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Develop a model to describe that matter is made of particles too small to be seen. (5-PS1-1)
Measure and graph quantities to provide evidence that regardless of the type of change that occurs when heating, cooling, or mixing substances, the total weight of matter is conserved. (5-PS1-2)
Make observations and measurements to identify materials based on their properties. (5-PS1-3)
Concepts and Skills
* Power Standard Content
PS1.A: Structure and Properties of Matter
* Matter of any type can be subdivided into particles that are too small to see, but even then the matter still exists and can be detected by other means. A model that shows gases are made from matter particles that are too small to see and that are moving freely around in space can explain many observations, including the inflation and shape of a balloon and the effects of air on larger particles or objects. (5-PS1-1)
* The amount (weight) of matter is conserved when it changes form, even in transitions in which it seems to vanish. (5-PS1-2)
* Measurements of a variety of properties can be used to identify materials. (Boundary: At this grade level, mass and weight are not distinguished, and no attempt is made to define the unseen particles or explain that atomic-scale mechanism of evaporation and condensation.) (5-PS1-3)
PS1.B: Chemical Reactions
When two or more different substances are mixed, a new substance with different properties may be formed. (5-PS1-4)
No matter what reaction or change in properties occurs, the total weight of the substance does not change. (Boundary: Mass and weight are not distinguished at this grade level.) (5-PS1-2)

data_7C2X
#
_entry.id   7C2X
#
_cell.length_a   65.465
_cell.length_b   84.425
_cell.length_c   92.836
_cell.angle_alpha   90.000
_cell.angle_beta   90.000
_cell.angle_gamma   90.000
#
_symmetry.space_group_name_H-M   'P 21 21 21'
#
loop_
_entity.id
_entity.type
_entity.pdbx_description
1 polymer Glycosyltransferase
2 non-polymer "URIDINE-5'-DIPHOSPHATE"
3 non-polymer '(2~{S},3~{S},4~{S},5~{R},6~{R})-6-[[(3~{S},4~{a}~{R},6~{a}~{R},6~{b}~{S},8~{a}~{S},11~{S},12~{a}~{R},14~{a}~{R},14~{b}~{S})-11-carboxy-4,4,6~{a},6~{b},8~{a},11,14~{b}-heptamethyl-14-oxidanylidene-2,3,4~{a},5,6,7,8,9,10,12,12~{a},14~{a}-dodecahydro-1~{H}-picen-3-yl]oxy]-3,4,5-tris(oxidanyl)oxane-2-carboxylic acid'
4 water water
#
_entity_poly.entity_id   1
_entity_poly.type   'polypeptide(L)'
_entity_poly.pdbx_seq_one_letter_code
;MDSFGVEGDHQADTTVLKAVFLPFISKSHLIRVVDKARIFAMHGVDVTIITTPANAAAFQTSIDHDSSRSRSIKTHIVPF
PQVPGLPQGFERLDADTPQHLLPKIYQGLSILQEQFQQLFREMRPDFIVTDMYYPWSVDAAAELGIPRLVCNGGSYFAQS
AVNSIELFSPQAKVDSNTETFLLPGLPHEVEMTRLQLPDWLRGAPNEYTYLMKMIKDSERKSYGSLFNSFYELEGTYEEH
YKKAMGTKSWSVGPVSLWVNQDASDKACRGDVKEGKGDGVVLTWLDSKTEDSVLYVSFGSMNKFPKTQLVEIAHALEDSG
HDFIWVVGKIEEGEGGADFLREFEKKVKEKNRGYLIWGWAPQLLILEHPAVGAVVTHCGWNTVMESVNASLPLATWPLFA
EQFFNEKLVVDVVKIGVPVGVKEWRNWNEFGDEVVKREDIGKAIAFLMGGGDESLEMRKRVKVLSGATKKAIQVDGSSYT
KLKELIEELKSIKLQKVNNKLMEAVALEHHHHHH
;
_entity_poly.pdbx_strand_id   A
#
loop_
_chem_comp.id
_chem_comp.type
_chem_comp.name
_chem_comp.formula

Critical Language (Science & Engineering Practices)
A student in fifth grade can demonstrate the ability to apply and comprehend critical language by identifying and describing matter in different states based on properties.
State of matter
Evidence of chemical change (temperature change, bubbles, unexpected color change, odor change, formation of solid from two liquids & production of light)
Matter can be identified by the observation and measurement of properties.
All matter is made up of particles that are too small to be seen but can be detected by other means.
No matter what reaction or change in properties occurs, the total weight of the substance does not change. (Mass and weight are not distinguished at this grade level.)
Factual Guiding Questions
What does conservation mean?
When matter changes, does its weight change?
Can new substances be created by combining other substances?
How do you know that the weight of matter is conserved?
What are some examples of physical properties?
What are some examples of chemical properties?
What are some examples of physical changes?
What are some examples of chemical changes?
Conceptual Guiding Questions
How do scientists effectively identify and analyze the properties of particles that are too small to be seen?
How can physical and chemical properties help identify an unknown substance?
How do we know if a chemical change has occurred?
Engaging/Debatable Guiding Questions
Do particles exist that have not yet been discovered by humans?
Can matter ever be lost through physical/chemical change? How do we know this to be true?